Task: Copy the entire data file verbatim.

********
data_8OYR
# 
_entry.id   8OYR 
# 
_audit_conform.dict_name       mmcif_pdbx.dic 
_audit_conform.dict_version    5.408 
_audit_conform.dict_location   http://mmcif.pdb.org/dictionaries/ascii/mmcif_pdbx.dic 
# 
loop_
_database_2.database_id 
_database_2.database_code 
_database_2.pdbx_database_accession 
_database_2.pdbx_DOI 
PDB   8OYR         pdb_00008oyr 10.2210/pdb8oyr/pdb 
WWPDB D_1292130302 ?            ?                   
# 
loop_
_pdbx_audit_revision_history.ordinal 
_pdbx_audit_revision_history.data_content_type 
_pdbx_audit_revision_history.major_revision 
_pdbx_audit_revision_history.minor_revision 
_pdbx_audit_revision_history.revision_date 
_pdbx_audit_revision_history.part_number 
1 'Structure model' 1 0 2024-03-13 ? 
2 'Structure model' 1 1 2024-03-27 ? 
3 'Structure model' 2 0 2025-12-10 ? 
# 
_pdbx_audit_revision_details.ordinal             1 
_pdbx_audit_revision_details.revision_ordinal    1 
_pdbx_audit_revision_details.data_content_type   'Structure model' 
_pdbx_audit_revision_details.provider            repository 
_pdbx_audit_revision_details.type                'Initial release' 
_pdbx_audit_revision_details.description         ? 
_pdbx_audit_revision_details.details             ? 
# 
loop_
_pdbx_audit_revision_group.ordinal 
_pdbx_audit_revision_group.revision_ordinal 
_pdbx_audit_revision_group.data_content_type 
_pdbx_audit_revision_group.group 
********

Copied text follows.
data_8OYR
# 
_entry.id   8OYR 
# 
_audit_conform.dict_name       mmcif_pdbx.dic 
_audit_conform.dict_version    5.408 
_audit_conform.dict_location   http://mmcif.pdb.org/dictionaries/ascii/mmcif_pdbx.dic 
# 
loop_
_database_2.database_id 
_database_2.database_code 
_database_2.pdbx_database_accession 
_database_2.pdbx_DOI 
PDB   8OYR         pdb_00008oyr 10.2210/pdb8oyr/pdb 
WWPDB D_1292130302 ?            ?                   
# 
loop_
_pdbx_audit_revision_history.ordinal 
_pdbx_audit_revision_history.data_content_type 
_pdbx_audit_revision_history.major_revision 
_pdbx_audit_revision_history.minor_revision 
_pdbx_audit_revision_history.revision_date 
_pdbx_audit_revision_history.part_number 
1 'Structure model' 1 0 2024-03-13 ? 
2 'Structure model' 1 1 2024-03-27 ? 
3 'Structure model' 2 0 2025-12-10 ? 
# 
_pdbx_audit_revision_details.ordinal             1 
_pdbx_audit_revision_details.revision_ordinal    1 
_pdbx_audit_revision_details.data_content_type   'Structure model' 
_pdbx_audit_revision_details.provider            repository 
_pdbx_audit_revision_details.type                'Initial release' 
_pdbx_audit_revision_details.description         ? 
_pdbx_audit_revision_details.details             ? 
# 
loop_
_pdbx_audit_revision_group.ordinal 
_pdbx_audit_revision_group.revision_ordinal 
_pdbx_audit_revision_group.data_content_type 
_pdbx_audit_revision_group.group 